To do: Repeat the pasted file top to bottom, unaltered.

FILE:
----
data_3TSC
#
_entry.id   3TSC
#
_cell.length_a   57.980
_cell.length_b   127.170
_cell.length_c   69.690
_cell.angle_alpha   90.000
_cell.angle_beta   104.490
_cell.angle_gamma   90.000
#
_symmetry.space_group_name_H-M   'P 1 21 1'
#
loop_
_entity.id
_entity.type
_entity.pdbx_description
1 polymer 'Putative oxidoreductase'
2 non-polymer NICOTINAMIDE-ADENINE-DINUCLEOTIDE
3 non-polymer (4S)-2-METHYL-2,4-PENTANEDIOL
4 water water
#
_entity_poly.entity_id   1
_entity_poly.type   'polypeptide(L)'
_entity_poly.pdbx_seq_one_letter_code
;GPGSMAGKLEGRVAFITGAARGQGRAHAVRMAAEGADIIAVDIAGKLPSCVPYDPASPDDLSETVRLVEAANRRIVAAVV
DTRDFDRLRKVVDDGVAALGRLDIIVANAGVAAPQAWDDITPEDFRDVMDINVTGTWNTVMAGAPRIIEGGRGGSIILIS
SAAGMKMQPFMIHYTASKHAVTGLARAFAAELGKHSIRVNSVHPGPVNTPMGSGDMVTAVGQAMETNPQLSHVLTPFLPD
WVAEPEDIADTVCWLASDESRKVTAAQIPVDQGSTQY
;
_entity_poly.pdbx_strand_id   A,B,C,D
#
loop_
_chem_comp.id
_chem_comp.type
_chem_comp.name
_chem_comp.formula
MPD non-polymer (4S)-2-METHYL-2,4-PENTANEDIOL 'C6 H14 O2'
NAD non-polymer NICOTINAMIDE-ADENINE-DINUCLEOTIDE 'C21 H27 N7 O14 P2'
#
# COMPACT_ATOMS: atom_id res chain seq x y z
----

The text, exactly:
data_3TSC
#
_entry.id   3TSC
#
_cell.length_a   57.980
_cell.length_b   127.170
_cell.length_c   69.690
_cell.angle_alpha   90.000
_cell.angle_beta   104.490
_cell.angle_gamma   90.000
#
_symmetry.space_group_name_H-M   'P 1 21 1'
#
loop_
_entity.id
_entity.type
_entity.pdbx_description
1 polymer 'Putative oxidoreductase'
2 non-polymer NICOTINAMIDE-ADENINE-DINUCLEOTIDE
3 non-polymer (4S)-2-METHYL-2,4-PENTANEDIOL
4 water water
#
_entity_poly.entity_id   1
_entity_poly.type   'polypeptide(L)'
_entity_poly.pdbx_seq_one_letter_code
;GPGSMAGKLEGRVAFITGAARGQGRAHAVRMAAEGADIIAVDIAGKLPSCVPYDPASPDDLSETVRLVEAANRRIVAAVV
DTRDFDRLRKVVDDGVAALGRLDIIVANAGVAAPQAWDDITPEDFRDVMDINVTGTWNTVMAGAPRIIEGGRGGSIILIS
SAAGMKMQPFMIHYTASKHAVTGLARAFAAELGKHSIRVNSVHPGPVNTPMGSGDMVTAVGQAMETNPQLSHVLTPFLPD
WVAEPEDIADTVCWLASDESRKVTAAQIPVDQGSTQY
;
_entity_poly.pdbx_strand_id   A,B,C,D
#
loop_
_chem_comp.id
_chem_comp.type
_chem_comp.name
_chem_comp.formula
MPD non-polymer (4S)-2-METHYL-2,4-PENTANEDIOL 'C6 H14 O2'
NAD non-polymer NICOTINAMIDE-ADENINE-DINUCLEOTIDE 'C21 H27 N7 O14 P2'
#
# COMPACT_ATOMS: atom_id res chain seq x y z